No one should be surprised by a proposed Utah law that would consider possible criminal prosecution and life imprisonment for women who suffer miscarriages in that state. Appalled maybe, but not surprised. It was just a matter of time.
Since Roe v. Wade legalized abortion in the United States 37 years ago, advocates on both sides of the issue have been trying to chip away at it. And many opportunities have arisen to do that--from new advances in technology that have lowered the age of fetal viability, to new methods of providing abortion.
But it has also been clear from Roe's early days that opponents of abortion often viewed that Supreme Court decision as a battle between a malicious woman and a powerless baby. The complexities that go into making a decision to abort a fetus were reduced to a woman's selfishness or disregard for human life in many instances. A cacophony of anti-choice voices rose in support of bills that would criminalize women who smoked during pregnancy or used drugs. Others protested that Roe v. Wade's provision allowing abortion to protect the health of a woman was too broad and too often misused--an easy out. The demonization of women has at times escalated, while those same voices simultaneously condemned contraception and sexuality education.
As a proud mother and foster parent, I consider my teenage daughter one of my life's greatest achievements. As a woman who had an abortion during college, I can say that choosing abortion is never easy. But I'm so grateful it was an option and I've never regretted it. Being pregnant when I was determined to be a parent is the greatest joy I have ever experienced. Being pregnant when you're too young, too poor, too ill, or just not ready can be the embodiment of despair.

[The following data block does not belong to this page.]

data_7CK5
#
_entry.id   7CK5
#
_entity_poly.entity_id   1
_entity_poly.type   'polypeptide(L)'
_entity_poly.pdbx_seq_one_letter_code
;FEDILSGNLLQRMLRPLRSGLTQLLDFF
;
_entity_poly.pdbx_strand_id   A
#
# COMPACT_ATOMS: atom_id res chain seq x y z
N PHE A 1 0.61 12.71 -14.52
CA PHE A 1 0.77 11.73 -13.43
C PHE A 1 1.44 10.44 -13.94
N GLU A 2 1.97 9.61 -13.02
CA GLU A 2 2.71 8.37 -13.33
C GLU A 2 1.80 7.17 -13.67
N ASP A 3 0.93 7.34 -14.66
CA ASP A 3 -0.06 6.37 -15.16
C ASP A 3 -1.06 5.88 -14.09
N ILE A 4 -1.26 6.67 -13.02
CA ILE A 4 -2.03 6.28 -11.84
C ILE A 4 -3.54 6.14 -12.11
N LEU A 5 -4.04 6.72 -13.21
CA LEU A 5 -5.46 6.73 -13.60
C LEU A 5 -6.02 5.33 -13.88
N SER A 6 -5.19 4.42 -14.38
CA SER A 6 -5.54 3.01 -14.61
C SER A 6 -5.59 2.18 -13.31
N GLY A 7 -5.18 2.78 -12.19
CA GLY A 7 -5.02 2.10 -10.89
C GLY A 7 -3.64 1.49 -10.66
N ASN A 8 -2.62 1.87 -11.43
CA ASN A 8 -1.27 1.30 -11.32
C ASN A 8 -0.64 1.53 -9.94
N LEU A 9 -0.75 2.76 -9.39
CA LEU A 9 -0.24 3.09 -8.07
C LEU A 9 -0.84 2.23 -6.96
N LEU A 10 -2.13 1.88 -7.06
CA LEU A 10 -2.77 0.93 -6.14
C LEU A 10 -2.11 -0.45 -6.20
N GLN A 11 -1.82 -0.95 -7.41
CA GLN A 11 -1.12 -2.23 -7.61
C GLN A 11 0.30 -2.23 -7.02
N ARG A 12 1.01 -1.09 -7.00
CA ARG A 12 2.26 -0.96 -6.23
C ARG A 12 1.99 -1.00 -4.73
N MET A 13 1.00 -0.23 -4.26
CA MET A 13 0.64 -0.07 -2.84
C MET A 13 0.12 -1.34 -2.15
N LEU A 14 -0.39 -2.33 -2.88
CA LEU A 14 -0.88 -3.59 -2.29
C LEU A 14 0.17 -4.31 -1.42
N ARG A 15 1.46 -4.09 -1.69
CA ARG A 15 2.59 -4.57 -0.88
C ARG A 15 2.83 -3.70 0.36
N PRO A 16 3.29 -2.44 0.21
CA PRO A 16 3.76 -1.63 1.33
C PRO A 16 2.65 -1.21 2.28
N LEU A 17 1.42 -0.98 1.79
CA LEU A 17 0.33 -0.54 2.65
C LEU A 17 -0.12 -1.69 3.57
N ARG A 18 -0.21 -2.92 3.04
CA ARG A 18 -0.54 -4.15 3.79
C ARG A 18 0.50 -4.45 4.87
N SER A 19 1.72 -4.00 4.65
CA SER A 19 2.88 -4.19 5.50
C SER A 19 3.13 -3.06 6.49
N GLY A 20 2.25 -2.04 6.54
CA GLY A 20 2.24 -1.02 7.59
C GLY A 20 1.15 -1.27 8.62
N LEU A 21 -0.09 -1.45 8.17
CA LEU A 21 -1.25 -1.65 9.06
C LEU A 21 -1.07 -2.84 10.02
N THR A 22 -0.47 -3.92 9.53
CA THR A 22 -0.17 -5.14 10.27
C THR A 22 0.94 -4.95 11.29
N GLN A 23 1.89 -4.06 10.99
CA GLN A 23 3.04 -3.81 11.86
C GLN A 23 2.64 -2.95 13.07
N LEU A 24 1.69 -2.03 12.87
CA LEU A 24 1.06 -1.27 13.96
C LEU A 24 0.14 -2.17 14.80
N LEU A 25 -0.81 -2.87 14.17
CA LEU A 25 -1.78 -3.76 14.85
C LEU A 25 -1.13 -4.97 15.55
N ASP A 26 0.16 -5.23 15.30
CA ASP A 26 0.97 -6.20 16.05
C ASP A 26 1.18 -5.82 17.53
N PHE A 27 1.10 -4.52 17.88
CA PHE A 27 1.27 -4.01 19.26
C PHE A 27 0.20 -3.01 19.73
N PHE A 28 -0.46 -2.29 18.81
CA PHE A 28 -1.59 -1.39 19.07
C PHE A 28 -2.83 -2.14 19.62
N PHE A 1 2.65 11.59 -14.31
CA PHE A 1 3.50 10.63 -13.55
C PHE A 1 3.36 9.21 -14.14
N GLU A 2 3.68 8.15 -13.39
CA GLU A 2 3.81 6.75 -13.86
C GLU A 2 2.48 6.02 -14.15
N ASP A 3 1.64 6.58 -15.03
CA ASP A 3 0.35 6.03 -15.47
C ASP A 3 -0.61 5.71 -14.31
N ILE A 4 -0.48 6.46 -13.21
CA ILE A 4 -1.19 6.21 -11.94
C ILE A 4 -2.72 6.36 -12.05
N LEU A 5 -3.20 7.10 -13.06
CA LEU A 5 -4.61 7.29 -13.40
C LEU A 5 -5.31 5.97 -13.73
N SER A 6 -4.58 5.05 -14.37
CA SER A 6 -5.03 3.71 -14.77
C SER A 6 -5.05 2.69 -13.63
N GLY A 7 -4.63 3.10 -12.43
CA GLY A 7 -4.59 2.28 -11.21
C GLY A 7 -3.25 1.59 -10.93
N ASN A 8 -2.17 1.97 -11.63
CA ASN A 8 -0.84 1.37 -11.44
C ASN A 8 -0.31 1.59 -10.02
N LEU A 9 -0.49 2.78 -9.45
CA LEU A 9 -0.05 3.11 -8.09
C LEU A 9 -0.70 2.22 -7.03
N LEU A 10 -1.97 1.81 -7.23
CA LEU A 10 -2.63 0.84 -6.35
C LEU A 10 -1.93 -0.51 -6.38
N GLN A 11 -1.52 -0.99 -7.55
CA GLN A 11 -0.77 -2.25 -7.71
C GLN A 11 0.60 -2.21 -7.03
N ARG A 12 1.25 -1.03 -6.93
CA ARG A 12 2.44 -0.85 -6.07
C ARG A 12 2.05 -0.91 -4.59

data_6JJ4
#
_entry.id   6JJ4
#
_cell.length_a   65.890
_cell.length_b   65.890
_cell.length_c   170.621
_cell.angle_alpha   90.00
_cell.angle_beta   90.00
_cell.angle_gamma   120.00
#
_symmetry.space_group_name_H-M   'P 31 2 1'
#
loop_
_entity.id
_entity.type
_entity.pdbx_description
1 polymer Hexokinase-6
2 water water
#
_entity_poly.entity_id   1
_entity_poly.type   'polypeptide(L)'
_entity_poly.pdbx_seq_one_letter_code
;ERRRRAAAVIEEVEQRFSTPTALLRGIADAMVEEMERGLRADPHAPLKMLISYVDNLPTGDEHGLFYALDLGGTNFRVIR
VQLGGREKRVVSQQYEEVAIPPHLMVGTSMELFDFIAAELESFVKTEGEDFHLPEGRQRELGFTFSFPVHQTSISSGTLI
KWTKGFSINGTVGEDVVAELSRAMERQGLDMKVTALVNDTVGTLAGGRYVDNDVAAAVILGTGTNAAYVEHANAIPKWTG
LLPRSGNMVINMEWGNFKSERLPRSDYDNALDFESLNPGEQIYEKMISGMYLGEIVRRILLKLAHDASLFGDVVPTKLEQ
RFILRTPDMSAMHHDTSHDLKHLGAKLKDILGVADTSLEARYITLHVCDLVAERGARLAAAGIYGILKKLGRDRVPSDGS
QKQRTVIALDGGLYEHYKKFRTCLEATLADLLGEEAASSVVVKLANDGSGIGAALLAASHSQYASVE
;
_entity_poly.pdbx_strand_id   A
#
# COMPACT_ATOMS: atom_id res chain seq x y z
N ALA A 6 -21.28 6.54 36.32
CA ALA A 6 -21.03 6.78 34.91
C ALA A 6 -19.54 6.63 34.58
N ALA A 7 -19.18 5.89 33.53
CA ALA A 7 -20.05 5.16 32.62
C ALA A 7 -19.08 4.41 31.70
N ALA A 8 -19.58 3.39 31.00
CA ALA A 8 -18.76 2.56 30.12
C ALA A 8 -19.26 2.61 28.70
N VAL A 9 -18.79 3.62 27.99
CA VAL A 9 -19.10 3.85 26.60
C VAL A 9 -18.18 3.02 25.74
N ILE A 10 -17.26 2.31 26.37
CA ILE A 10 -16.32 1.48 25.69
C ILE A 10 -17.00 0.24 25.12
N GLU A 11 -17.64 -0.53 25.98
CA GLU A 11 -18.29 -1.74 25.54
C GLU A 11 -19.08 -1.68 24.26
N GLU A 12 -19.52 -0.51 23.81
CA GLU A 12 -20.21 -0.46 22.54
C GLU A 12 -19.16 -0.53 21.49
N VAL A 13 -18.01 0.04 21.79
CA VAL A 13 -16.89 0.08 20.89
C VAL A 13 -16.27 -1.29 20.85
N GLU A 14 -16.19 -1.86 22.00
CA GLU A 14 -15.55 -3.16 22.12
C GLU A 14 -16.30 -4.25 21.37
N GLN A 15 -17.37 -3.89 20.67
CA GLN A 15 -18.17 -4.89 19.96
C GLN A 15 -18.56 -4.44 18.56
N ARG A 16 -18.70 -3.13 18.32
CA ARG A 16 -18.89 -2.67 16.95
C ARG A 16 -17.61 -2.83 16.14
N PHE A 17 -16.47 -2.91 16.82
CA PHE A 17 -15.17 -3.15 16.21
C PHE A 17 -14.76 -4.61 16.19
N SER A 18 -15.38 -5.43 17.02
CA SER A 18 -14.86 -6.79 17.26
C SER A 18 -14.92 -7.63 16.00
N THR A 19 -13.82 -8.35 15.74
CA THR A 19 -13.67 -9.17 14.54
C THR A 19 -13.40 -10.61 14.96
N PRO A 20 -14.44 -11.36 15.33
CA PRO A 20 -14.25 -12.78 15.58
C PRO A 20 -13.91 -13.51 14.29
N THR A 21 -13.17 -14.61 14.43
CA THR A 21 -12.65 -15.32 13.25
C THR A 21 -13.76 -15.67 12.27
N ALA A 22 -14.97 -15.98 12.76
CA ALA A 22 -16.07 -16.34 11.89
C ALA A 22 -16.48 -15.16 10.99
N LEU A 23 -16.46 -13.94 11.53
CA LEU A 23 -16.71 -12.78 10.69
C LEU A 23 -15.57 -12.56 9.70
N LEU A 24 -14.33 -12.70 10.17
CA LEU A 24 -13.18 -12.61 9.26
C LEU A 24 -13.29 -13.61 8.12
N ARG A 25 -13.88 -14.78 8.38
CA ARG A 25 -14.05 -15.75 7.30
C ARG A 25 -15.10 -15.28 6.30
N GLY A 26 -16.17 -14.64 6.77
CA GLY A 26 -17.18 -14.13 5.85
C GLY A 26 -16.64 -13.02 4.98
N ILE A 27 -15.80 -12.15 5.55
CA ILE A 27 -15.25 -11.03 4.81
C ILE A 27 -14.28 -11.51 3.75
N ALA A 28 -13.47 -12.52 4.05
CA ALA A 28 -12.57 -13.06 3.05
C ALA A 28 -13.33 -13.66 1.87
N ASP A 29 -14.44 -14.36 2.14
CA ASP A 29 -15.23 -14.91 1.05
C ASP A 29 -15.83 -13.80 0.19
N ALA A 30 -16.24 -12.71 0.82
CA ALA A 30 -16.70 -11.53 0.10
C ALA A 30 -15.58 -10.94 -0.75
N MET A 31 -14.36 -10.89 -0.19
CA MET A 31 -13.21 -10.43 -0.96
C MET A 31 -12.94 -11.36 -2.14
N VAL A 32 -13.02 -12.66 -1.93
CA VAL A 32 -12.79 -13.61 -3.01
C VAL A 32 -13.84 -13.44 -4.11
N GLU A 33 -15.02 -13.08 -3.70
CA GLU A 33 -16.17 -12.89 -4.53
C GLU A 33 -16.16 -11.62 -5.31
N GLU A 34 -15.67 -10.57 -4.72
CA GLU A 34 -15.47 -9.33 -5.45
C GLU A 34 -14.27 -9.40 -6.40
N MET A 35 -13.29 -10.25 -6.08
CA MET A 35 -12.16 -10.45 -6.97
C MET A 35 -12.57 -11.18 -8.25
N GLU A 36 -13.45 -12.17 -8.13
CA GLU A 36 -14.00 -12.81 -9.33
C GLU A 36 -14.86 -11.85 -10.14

Which brings us to Utah. The proposed law would enable the state's prosecutors to pursue women who seek illegal, unsupervised forms of abortion. And it includes a provision that could trigger murder charges against women found guilty of an "intentional, knowing or reckless act" that leads to a miscarriage. How broadly those words are interpreted is anyone's guess. If a woman miscarries after jogging or shoveling snow or drinking a glass of wine, did she engage in a reckless act that caused her to miscarry? If she works as a cashier, a job that requires her to remain on her feet for eight hours a day, and then miscarries, was it intentional or a way to earn a living? What if she doesn't even know she's pregnant yet and goes skiing?
Here's the larger question: Who are these people who are so willing to pass laws about other people's pregnancies? Why are they so afraid of the choices that individual women make? And why are they so ready to instill fear in the hearts of women whenever they choose to engage in sexual activity? It's already a gamble: Will I become pregnant? In Utah, the stakes may be even greater: Will I become pregnant and possibly spend the rest of my life in jail?
Tamar Abrams is the communications director at the Institute for Policy Studies, a community of public scholars and organizers linking peace, justice, and the environment in the U.S. and globally, and a writer based in Arlington, Virginia. www.ips-dc.org